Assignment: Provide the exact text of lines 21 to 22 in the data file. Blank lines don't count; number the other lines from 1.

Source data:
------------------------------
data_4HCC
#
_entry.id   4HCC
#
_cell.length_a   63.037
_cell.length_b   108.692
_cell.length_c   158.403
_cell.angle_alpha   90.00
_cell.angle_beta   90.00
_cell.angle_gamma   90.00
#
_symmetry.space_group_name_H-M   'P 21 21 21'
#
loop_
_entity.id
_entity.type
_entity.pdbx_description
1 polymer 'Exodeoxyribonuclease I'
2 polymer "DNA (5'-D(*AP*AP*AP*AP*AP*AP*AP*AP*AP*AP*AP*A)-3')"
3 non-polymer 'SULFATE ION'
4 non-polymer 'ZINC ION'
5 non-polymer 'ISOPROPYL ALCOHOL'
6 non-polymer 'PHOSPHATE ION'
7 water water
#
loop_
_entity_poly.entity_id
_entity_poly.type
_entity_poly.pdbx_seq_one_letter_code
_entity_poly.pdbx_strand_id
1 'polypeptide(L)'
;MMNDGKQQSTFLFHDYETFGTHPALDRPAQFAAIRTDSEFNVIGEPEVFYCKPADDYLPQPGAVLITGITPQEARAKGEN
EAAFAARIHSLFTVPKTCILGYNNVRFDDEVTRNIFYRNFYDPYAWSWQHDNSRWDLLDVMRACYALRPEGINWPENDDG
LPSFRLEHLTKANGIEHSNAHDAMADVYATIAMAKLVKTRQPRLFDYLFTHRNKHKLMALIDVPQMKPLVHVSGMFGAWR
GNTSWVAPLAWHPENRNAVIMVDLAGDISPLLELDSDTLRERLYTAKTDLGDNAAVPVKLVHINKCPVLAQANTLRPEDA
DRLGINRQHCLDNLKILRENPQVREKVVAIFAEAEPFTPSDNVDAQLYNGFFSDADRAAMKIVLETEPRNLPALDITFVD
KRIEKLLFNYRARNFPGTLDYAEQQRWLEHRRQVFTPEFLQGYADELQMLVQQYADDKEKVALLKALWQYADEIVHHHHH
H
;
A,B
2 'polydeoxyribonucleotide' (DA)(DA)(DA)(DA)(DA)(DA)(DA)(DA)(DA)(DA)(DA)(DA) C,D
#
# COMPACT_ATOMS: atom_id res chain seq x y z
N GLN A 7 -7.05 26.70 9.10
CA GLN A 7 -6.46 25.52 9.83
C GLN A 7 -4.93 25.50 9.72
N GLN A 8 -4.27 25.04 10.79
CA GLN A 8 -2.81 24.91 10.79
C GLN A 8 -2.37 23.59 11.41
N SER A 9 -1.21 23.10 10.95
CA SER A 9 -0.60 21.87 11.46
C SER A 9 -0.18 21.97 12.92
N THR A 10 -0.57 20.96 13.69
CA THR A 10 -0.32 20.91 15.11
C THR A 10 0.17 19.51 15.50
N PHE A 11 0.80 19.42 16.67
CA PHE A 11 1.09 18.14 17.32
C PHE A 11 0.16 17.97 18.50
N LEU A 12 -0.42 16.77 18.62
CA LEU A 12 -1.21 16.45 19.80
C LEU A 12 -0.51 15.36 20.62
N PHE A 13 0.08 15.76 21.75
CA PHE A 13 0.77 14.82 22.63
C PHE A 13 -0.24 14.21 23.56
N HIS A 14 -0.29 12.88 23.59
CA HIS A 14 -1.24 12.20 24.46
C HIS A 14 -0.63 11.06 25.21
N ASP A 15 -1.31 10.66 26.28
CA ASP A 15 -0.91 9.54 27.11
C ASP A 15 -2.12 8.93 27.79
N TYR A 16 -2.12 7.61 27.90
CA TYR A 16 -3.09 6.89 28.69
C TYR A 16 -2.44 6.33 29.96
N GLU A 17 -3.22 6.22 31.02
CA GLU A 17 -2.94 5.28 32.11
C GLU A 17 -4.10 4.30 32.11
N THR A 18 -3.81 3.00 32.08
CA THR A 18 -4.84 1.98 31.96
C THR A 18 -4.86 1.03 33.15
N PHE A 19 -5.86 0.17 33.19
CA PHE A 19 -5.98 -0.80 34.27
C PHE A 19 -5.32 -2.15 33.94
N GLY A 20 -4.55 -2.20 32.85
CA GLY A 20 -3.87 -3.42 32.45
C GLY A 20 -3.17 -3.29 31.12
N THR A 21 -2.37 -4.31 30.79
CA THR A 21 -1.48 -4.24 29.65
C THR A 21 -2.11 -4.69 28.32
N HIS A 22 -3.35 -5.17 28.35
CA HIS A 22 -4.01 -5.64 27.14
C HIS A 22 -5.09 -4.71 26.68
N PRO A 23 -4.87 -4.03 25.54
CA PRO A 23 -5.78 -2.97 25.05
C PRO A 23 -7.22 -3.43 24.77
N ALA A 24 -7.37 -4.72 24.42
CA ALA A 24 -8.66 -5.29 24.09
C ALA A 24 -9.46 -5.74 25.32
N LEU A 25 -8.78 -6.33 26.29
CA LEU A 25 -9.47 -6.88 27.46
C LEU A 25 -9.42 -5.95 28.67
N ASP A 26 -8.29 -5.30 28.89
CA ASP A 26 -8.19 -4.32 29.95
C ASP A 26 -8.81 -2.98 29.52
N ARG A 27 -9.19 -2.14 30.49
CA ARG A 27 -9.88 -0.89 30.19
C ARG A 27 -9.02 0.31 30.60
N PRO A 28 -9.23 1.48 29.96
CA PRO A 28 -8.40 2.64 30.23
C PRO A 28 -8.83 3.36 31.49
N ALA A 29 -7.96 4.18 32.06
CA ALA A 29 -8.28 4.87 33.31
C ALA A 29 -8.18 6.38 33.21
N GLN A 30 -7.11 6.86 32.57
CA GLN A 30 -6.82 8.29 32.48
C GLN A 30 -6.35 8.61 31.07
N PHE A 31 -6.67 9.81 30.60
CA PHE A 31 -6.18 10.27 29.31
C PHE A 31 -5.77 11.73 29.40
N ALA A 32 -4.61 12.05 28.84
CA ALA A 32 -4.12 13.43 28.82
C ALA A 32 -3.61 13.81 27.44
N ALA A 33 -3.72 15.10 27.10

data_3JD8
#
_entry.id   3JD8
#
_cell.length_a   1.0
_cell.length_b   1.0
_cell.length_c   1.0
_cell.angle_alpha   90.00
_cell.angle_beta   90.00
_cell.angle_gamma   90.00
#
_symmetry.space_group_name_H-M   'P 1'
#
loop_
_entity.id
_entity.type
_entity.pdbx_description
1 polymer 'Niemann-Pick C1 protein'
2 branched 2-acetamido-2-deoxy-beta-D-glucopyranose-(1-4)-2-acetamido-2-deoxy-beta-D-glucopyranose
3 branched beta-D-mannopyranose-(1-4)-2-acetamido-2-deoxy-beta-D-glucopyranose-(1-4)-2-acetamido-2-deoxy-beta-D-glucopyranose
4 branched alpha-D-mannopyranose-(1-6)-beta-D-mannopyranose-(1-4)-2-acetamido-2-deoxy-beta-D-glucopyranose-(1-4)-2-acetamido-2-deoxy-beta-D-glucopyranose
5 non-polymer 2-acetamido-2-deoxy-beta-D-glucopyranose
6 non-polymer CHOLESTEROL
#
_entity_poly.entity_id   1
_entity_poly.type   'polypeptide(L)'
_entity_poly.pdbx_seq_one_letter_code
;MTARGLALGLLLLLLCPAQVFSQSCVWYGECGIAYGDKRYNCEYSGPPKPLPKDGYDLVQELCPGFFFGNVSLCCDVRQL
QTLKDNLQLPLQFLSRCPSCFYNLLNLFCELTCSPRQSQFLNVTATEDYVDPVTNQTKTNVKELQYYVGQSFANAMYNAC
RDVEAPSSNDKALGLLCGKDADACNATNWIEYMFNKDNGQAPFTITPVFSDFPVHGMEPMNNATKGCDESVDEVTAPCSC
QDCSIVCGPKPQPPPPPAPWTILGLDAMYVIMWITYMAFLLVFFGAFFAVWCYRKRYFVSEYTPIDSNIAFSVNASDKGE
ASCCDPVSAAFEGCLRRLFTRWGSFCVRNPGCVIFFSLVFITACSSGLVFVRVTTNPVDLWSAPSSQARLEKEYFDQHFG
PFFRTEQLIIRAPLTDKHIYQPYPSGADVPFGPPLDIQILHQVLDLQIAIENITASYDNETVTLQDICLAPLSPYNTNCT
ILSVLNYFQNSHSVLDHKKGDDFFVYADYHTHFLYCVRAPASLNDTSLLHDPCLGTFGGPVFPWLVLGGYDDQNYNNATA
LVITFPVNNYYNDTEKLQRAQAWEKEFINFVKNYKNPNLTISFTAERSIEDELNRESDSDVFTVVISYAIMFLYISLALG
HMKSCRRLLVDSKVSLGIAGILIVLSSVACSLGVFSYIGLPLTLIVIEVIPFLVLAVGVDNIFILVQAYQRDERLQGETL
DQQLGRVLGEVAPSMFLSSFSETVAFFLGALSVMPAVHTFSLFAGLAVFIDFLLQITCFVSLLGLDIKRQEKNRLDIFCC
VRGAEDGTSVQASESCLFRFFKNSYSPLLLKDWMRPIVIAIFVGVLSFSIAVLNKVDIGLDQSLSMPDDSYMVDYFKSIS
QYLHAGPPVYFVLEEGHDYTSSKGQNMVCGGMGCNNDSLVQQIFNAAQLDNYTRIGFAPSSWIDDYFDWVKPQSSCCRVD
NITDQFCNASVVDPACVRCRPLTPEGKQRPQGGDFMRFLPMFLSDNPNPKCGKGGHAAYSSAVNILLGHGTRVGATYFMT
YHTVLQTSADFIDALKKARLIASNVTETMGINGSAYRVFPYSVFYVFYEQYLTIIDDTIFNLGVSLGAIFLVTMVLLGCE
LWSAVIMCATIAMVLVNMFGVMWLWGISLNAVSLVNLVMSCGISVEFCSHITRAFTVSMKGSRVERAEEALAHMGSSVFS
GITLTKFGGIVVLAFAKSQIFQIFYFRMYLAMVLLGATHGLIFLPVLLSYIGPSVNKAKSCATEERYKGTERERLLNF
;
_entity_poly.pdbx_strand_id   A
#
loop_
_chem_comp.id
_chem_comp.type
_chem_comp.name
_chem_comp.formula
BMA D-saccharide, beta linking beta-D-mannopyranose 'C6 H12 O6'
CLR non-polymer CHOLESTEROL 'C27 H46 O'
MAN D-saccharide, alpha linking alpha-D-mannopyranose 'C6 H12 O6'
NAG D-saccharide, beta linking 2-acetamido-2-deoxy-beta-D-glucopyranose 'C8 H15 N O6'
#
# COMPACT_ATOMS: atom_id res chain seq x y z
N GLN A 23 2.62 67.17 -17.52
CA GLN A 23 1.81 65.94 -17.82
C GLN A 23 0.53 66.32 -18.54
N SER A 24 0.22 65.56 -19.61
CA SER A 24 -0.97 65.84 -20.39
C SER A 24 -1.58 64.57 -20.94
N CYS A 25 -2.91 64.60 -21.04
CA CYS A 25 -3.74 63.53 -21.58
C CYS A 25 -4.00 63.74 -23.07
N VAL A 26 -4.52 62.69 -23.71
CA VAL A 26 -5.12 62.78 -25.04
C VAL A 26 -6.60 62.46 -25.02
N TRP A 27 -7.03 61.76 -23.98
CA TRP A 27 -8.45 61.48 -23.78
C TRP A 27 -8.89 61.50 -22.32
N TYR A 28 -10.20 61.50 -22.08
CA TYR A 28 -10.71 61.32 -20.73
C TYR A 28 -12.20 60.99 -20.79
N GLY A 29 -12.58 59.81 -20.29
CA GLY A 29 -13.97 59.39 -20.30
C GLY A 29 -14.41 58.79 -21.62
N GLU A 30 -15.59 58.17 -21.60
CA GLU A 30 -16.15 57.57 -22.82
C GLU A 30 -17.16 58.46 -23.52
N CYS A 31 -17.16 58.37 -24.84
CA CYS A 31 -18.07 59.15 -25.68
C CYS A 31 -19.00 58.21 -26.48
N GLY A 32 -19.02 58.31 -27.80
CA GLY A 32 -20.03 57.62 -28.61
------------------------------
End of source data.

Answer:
4 non-polymer 'ZINC ION'
5 non-polymer 'ISOPROPYL ALCOHOL'